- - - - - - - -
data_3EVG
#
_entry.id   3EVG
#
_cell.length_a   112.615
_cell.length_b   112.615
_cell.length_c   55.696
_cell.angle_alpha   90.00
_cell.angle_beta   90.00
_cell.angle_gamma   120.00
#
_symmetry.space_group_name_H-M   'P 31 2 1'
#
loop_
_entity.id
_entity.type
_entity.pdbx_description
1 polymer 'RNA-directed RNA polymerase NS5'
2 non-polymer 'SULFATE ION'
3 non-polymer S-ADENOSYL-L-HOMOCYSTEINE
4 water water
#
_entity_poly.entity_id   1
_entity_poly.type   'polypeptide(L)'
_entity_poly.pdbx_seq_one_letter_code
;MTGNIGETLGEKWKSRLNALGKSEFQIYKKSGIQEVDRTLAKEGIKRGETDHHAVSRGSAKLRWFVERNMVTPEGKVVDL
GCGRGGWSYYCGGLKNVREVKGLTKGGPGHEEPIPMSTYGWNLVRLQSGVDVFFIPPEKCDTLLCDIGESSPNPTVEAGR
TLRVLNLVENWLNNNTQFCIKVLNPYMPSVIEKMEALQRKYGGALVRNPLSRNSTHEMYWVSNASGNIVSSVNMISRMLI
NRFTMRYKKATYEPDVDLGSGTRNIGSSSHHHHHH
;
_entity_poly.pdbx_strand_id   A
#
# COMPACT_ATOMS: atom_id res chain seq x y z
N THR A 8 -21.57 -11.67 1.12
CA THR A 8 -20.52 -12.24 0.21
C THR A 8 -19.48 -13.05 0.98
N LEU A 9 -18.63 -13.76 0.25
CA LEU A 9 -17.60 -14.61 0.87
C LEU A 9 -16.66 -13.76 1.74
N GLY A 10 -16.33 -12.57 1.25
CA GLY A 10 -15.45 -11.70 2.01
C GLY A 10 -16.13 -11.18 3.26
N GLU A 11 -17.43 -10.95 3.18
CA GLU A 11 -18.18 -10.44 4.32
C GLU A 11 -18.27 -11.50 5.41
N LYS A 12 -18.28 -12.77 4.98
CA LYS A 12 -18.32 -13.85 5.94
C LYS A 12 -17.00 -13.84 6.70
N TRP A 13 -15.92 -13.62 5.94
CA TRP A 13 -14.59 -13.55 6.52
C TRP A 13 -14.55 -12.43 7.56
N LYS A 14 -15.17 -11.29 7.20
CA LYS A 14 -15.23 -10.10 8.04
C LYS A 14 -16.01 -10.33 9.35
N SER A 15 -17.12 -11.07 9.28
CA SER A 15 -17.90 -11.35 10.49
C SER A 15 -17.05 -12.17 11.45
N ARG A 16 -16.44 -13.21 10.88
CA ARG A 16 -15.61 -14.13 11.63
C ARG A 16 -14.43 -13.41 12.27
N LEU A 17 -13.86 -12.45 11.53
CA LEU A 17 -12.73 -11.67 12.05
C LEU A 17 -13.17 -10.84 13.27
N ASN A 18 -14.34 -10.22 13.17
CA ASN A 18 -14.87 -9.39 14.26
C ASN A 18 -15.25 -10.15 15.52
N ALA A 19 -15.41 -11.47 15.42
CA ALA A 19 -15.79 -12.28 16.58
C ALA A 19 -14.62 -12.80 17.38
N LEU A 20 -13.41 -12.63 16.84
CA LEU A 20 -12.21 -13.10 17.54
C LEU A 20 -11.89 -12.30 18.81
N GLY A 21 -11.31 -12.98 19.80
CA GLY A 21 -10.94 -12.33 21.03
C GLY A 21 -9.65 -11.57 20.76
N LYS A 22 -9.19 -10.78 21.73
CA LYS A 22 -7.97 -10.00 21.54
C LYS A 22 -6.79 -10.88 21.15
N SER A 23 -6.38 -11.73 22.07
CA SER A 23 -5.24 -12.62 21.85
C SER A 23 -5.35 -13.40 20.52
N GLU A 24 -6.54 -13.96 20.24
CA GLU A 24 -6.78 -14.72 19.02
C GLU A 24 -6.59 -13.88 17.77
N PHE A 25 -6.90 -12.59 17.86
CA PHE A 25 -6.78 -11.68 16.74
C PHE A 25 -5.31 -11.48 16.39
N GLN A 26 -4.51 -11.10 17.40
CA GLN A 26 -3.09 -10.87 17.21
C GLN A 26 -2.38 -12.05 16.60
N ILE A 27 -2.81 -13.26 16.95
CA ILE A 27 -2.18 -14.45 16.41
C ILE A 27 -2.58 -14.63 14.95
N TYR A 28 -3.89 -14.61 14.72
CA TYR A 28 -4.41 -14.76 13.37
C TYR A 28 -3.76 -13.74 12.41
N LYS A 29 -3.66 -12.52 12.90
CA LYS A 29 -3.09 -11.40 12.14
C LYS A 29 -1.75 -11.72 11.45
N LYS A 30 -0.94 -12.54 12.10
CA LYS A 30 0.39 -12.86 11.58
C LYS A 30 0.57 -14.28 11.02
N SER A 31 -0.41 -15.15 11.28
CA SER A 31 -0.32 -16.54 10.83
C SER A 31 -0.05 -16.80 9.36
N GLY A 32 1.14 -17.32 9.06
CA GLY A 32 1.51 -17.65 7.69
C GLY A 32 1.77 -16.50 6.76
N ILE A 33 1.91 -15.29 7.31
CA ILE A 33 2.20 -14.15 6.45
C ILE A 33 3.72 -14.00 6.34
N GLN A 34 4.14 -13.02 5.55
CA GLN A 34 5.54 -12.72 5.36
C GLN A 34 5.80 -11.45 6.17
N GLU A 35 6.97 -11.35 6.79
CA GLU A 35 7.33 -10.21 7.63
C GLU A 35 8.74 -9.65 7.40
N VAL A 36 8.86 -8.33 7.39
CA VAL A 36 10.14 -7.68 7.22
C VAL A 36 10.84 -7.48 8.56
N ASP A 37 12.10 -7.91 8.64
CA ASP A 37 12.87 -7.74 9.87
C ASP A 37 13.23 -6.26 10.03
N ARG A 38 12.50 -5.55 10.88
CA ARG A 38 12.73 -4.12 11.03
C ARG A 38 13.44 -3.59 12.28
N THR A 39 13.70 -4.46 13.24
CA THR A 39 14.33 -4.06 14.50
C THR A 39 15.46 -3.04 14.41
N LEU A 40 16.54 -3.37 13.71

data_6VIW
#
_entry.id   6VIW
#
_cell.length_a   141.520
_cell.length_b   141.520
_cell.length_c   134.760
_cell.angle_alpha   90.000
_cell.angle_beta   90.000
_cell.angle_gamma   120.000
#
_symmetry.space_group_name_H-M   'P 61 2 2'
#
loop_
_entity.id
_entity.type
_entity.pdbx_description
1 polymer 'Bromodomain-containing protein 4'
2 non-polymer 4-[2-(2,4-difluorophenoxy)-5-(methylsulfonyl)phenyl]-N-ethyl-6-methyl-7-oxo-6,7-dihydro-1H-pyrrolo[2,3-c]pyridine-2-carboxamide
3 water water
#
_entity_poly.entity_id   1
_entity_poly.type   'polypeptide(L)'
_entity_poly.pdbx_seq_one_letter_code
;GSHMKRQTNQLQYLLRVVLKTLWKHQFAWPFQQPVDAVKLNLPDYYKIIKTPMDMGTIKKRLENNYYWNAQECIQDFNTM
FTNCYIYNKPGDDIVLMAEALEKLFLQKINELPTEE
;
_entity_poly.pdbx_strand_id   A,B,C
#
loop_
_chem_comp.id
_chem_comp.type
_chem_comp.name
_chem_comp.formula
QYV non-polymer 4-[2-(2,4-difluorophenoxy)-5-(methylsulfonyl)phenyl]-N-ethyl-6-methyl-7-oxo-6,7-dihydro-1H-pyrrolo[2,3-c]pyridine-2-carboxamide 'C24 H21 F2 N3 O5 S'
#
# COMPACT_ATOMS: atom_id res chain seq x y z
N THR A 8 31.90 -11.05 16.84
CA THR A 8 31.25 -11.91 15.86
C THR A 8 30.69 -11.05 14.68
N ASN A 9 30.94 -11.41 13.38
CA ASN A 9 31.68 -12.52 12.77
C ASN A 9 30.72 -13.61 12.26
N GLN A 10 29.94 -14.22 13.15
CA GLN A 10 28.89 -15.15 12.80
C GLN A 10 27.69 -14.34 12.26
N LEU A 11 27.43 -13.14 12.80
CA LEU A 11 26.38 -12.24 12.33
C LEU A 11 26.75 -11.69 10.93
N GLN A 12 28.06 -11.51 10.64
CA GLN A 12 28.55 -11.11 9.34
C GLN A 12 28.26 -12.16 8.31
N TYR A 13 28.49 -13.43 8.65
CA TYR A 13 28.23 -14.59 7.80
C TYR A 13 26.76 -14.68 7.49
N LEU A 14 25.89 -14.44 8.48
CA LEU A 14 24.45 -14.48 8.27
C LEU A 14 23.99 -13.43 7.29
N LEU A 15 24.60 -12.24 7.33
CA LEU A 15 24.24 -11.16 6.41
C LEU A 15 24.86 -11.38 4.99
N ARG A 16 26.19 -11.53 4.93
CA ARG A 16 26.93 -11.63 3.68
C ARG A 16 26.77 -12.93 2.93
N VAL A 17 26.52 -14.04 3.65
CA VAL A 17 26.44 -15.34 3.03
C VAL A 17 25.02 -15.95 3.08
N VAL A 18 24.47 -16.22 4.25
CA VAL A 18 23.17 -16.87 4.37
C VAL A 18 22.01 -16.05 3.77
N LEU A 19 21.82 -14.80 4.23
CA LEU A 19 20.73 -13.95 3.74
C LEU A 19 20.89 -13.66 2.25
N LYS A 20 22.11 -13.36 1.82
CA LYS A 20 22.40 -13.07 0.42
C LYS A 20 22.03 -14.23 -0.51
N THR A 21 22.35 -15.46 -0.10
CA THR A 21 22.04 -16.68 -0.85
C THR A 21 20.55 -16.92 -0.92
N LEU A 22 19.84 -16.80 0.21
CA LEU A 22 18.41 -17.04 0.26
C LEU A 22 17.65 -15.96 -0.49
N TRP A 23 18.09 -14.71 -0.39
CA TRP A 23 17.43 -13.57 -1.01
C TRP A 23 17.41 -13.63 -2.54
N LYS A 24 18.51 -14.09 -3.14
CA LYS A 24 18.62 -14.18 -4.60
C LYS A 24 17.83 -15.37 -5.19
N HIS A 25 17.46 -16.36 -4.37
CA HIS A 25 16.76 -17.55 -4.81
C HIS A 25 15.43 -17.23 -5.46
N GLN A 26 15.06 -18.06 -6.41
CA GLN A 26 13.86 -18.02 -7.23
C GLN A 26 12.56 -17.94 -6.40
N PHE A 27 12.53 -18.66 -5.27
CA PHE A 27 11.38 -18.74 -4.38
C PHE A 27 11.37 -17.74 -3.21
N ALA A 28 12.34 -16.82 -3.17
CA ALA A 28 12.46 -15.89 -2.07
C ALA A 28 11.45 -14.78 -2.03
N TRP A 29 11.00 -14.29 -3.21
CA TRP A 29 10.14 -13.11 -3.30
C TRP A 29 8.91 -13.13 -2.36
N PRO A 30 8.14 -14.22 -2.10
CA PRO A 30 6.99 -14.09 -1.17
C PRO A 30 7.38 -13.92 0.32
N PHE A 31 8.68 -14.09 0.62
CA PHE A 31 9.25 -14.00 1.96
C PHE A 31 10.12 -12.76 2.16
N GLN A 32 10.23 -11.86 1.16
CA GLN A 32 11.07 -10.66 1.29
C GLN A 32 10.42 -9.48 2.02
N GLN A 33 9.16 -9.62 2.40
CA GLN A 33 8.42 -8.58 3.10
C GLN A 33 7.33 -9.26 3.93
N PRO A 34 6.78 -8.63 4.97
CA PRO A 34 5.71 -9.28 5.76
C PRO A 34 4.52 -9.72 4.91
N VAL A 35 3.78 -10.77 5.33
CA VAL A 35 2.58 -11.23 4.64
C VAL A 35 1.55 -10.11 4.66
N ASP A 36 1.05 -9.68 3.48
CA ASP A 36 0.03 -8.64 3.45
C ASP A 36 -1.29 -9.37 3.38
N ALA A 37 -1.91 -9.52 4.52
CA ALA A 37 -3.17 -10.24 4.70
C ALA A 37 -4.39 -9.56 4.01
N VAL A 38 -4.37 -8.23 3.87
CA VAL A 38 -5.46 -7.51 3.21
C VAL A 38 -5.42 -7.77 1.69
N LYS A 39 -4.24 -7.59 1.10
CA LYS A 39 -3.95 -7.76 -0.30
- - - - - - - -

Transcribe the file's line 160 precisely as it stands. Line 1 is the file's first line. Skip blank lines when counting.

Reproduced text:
loop_